Prague and the Olympus E-M5 Mkll

Are you free on the Sunday?

Yes, what do you have in mind?

A day in Prague testing the new camera….. It would be an early start.

I’m coming!

This was more or less the conversation that led to me going to Prague with Olympus to try out the brand new E-M5 Mkll. Landing at Prague in the snow, I was glad I packed my winter warm gear.

After checking in at the Penta Hotel, we were transported to the ‘Olympus Action Factory’ where, after a short intro to the new camera and what would be happening, we were issued our own camera for the day.

Being an owner of the original E-M5 I was intrigued as to what improvements had been made. The venue, an old water treatment works, currently used as a studio set,  had been set out in different locations to test each bit of the new camera.

First stop was the hight resolution 40mp image section, this mode requires the stillest of settings as it  takes 8 images in quick succession and combines them to make a massive high res image of just under 40mp jpg. Any movement in camera or subject must be eliminated for this mode though to get the best out of it, although I could see movement could be used to creative effect in some situations.

These were taken using the new 40-150 f2.8 Pro lens. The image below is a 100% crop.

Next section was the movie set, we were introduced to the film crew, where we made our group movie, in the manner of a ‘Mission Impossible’ style movie. The five axis stabilisation came into its own in this section, shooting handheld and assisted by the crew, we were able to shoot our movie which was put together and edited for us by the production team. Part of it was shot in the underground tunnels of this ex water treatment works, where part of the original ‘Mission Impossible’ was filmed.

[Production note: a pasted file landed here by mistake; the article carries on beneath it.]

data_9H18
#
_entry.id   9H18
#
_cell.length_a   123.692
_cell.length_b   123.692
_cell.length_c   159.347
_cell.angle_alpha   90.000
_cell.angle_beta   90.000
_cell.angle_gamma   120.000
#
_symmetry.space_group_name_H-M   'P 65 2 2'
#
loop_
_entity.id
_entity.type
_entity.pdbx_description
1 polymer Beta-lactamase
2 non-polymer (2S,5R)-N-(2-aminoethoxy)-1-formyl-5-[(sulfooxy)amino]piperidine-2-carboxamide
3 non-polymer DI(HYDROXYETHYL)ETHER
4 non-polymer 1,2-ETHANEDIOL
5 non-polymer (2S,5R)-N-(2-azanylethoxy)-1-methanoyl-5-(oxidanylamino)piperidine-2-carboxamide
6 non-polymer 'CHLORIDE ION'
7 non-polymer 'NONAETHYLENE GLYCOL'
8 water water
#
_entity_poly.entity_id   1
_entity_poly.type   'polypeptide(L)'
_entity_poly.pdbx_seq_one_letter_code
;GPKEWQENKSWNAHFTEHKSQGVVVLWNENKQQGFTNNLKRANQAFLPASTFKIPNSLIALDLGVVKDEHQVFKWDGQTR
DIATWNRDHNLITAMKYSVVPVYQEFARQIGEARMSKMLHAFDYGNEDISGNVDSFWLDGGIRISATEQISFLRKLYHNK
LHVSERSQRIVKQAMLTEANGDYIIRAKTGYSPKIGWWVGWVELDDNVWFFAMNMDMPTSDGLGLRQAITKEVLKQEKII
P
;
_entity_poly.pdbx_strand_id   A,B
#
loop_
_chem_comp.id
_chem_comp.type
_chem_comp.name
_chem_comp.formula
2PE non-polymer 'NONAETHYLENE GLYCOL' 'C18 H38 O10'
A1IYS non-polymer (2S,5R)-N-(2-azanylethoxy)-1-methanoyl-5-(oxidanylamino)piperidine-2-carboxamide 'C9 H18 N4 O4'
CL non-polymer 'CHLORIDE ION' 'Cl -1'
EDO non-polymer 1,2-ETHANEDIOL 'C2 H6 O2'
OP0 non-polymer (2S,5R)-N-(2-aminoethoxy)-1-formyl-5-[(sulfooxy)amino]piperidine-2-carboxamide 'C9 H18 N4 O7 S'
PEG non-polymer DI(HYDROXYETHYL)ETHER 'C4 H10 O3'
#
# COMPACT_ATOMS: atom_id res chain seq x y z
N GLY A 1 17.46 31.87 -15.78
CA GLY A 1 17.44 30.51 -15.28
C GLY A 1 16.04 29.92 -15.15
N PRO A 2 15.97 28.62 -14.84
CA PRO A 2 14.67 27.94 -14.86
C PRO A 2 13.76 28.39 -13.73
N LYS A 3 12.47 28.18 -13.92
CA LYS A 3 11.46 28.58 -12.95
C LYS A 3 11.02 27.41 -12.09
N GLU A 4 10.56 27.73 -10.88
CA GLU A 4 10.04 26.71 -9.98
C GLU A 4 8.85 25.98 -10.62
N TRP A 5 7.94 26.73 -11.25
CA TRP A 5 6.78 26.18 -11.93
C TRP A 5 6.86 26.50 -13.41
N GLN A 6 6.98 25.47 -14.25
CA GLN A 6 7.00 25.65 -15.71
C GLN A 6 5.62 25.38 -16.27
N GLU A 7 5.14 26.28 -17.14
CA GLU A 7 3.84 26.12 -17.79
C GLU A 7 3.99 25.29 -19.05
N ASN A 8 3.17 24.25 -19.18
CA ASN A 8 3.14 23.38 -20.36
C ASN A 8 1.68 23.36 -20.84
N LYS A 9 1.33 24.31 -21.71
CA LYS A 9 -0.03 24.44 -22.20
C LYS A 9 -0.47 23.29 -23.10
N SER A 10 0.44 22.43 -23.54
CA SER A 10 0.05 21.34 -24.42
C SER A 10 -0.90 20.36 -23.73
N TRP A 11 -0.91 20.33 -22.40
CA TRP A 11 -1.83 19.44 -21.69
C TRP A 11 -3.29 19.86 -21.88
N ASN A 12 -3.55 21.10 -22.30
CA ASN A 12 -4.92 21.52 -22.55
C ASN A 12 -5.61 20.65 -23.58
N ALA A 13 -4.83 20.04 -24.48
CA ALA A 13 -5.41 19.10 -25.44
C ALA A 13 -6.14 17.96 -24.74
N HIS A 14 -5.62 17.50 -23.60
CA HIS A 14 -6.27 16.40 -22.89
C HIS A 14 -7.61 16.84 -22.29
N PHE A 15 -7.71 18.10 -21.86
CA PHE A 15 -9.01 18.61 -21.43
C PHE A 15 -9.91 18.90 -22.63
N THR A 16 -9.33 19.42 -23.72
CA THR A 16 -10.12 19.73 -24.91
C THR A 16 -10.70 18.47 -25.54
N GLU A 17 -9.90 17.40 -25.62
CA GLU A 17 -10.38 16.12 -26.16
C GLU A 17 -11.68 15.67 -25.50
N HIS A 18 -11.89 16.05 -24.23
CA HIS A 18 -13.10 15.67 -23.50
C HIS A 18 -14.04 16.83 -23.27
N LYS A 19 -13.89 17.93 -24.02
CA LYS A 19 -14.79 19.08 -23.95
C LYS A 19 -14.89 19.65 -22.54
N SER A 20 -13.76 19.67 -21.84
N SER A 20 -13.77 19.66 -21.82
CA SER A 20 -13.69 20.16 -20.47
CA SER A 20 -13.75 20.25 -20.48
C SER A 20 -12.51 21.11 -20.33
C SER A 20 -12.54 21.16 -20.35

Next was the low light modelling shoot, shooting handheld again to demonstrate the stabilisation abilities. I was shooting down to 1/15th at ISO 4000  using the Zuiko 25mm f1.8 in this low light, and the results were fantastic.



These mono images were created in Lightroom with a mono conversion and added grain.


Onto the final section, the live composite mode….  I must admit, this is one that least interested me, and it was the biggest surprise. I’m not sure if this has a commercial use and what you would use it for, but for making artistic light painting images it was great to watch. The sensor builds up images by refreshing at a rate set by the user, this builds layers on to layers leaving the earlier layers intact and will not over expose them no matter how long an exposure time you use. You can watch the image build up as it appears on the monitor, very clever stuff.

The camera itself is a stunning piece of kit, I love the Mk1 and it does everything I need it to do. If I were into film making this would be a great addition, with the multi positional LCD screen and five axis stabilisation.